This Country Answer reflects the state of the law as of 31 December 2012. Please refer to the explanations in the chapter entitled Preliminary Note.

A. The Contracting State and the New York Convention

1. Name of Contracting State (also specify jurisdiction(s), if relevant)

Chile. (Note: Chile is a unitary State. Treaties must be approved by Congress and once ratified become part of the Chilean legal system.)

2. Date of entry into force of the New York Convention

3 December 1975.

(Source: Decree No. 664 dated 2 Oct. 1975, published in the Official Gazette on 30 Oct. 1975.)

3. Has any reservation been made under Art. I(3) of the New York Convention regarding:

(a) reciprocity?

None.

(b) commercial relationships?

None.

4. In addition to arbitral awards made in the territory of another State, the New York Convention (Art. I(1)) also applies to arbitral awards not considered as domestic awards in the State where recognition and enforcement are sought. Are there any awards rendered in your country that are not considered as domestic awards such that the New York Convention and the answers to this Questionnaire are applicable to them?

Chile has a dual arbitration system: domestic and international commercial arbitration are governed by different sets of legal provisions. Awards rendered pursuant to Law No. 19.971-the 2004 Chilean law on international commercial arbitration, which strictly follows the 1985 UNCITRAL Model Law-are not regarded as domestic awards, even if rendered in Chile. Pursuant to that law, the arbitration and thus the award shall be regarded as international in Chile: (i) if the parties to an arbitration clause have, at the time of concluding that agreement, their places of business in different States (if a party has more than one place of business, the place of business shall be that most closely related to the arbitration clause; if a party does not have a place of business, reference shall be made to its customary residence); or (ii) if one of the following places is situated outside the State in which the parties have their places of business: (i) the place of arbitration if determined in or pursuant to the arbitration clause, or any place where a substantial part of the obligations of the commercial relationship is to be performed or the place with which the subject matter of the dispute is most closely connected; or (iii) if the parties have explicitly agreed that the subject matter of the arbitration clause relates to more than one country (provided there are relevant points of connection with a foreign country).

(Source: Law No. 19.971, Art. 1(3),(4).)

B. National sources of law

5. What specific sources of law are applicable to recognition and enforcement of foreign awards (e.g. statutes, regulations, codes, directives, other legal instruments)?

(i) Law No. 19.971 on international commercial arbitration, published in the Official Gazette on 29 Sept. 2004; (ii) New York Convention on the Recognition and Enforcement of Foreign Arbitral Awards, enacted as a Chilean law by Decree No. 664 dated 2 Oct. 1975, published in the Official Gazette on 30 Oct. 1975; (iii) Inter-American (Panama) Convention on International Commercial Arbitration, enacted as a Chilean law by Decree No. 364 dated 19 May 1976, published in the Official Gazette on 12 July 1976; (iv) Washington Convention on Disputes on Investments, enacted as Chilean law by Decree No. 1304 dated 9 Oct. 1991, published in the Official Gazette on 9 Jan. 1992; (v) Arts. 242 to 251 of the Chilean Code of Civil Procedure (Art. 246 makes the rules governing the recognition and execution of foreign judgments also applicable to foreign awards); (vi) Bustamante Code (Pan-American Convention on Private International Law), enacted as Chilean law by Decree No. 374 dated 10 Apr. 1934, published in the Official Gazette on 25 Apr. 1934.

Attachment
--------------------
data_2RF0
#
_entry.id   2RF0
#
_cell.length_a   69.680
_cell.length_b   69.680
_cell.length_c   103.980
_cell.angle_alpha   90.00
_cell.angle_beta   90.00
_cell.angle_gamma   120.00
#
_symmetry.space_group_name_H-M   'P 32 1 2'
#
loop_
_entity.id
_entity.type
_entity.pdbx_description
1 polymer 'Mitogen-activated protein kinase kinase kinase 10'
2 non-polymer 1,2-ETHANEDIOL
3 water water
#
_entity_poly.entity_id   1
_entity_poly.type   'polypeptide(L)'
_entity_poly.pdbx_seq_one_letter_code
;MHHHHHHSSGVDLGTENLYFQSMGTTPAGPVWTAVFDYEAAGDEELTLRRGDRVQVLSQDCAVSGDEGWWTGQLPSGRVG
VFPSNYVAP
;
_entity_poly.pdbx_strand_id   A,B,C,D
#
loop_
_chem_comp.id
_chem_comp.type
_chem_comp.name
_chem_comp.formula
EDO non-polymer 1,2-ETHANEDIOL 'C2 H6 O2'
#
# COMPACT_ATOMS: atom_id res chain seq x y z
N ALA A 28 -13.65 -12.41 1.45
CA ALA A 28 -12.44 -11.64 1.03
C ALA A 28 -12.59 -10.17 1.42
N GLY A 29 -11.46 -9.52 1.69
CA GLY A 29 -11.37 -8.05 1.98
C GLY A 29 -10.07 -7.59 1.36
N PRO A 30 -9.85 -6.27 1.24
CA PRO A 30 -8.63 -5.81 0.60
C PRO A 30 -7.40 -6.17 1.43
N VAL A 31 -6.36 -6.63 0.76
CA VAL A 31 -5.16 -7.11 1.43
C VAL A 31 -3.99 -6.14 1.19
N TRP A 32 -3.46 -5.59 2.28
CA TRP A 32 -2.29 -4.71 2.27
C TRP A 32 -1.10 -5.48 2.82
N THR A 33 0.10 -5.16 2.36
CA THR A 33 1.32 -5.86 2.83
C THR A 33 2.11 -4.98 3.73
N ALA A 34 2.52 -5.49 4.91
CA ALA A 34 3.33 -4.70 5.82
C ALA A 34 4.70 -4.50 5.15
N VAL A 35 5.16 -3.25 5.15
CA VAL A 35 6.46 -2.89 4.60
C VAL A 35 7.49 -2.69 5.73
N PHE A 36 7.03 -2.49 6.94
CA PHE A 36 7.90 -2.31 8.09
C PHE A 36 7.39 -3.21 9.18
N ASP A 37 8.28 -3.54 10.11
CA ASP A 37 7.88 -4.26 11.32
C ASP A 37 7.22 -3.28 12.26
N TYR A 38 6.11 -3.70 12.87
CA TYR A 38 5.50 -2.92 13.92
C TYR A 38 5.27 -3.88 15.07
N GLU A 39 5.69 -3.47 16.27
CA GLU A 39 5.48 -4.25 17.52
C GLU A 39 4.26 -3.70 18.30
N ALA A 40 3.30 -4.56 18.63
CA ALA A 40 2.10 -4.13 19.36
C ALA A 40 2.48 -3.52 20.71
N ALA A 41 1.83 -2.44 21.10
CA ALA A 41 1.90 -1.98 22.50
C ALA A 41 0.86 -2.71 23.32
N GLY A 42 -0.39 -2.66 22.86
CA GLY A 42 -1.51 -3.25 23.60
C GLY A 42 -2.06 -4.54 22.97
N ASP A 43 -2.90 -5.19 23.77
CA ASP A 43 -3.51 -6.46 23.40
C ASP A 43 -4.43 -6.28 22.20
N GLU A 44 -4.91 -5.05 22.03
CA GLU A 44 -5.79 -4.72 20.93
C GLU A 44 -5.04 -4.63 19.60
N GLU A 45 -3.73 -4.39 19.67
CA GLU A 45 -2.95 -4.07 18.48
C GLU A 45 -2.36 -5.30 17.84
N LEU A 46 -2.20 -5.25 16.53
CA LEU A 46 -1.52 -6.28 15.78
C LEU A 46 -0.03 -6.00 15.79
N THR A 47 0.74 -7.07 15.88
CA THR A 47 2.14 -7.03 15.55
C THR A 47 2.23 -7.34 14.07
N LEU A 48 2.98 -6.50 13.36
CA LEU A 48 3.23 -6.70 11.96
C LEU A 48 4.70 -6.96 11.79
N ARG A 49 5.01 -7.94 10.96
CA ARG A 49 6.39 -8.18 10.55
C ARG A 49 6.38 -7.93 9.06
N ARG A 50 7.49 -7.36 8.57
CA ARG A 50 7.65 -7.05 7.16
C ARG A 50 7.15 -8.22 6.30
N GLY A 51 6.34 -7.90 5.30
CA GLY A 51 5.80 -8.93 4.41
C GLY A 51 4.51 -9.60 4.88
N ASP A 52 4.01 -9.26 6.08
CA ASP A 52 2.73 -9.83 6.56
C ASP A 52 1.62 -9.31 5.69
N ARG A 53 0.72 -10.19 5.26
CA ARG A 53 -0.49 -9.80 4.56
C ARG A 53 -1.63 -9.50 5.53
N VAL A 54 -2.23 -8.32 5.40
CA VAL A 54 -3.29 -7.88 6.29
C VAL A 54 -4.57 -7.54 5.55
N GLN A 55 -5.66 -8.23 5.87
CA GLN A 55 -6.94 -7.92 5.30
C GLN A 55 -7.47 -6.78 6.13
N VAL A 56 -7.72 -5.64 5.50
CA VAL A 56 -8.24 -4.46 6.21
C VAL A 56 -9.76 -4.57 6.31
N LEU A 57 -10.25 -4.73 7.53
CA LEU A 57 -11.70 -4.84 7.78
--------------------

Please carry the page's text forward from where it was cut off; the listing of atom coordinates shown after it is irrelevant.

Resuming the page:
C. Limitation periods (time limits)

6.

(a) Is there a limitation period (time limit) applicable to the commencement of legal proceedings for recognition and enforcement of foreign awards?

Chilean law does not provide for any time limitation specifically applicable to the commencement of legal proceedings for the recognition of foreign awards. This should in principle be subject to the same time limitations as are applicable to the enforcement of domestic judgments and awards once rendered. It could be argued, however, that the limitation period for the enforcement of foreign awards is a matter of substantive/procedural law governed by the law of the country where the foreign award was made and not by Chilean substantive/procedural law.

(Source: Civil Code, Arts. 2514 and 2515.)

Recent case law suggests that proceedings for the recognition of foreign awards can be brought before the Supreme Court at any time after the foreign award has become final, as the Supreme Court is not required to consider any restrictions imposed by time limitations when deciding whether or not to recognize foreign awards. Defences based on time limitations should be brought at a second stage in the first instance civil courts having jurisdiction to rule on proceedings to enforce foreign judgments or awards previously recognized by the Supreme Court of Chile. If the Supreme Court were nonetheless to apply a time limitation and to consider that recognition of foreign awards is an essential requirement for their subsequent enforcement in Chile, the recognition of foreign awards should in principle be subject to the same time limitations as their enforcement (on which, see below).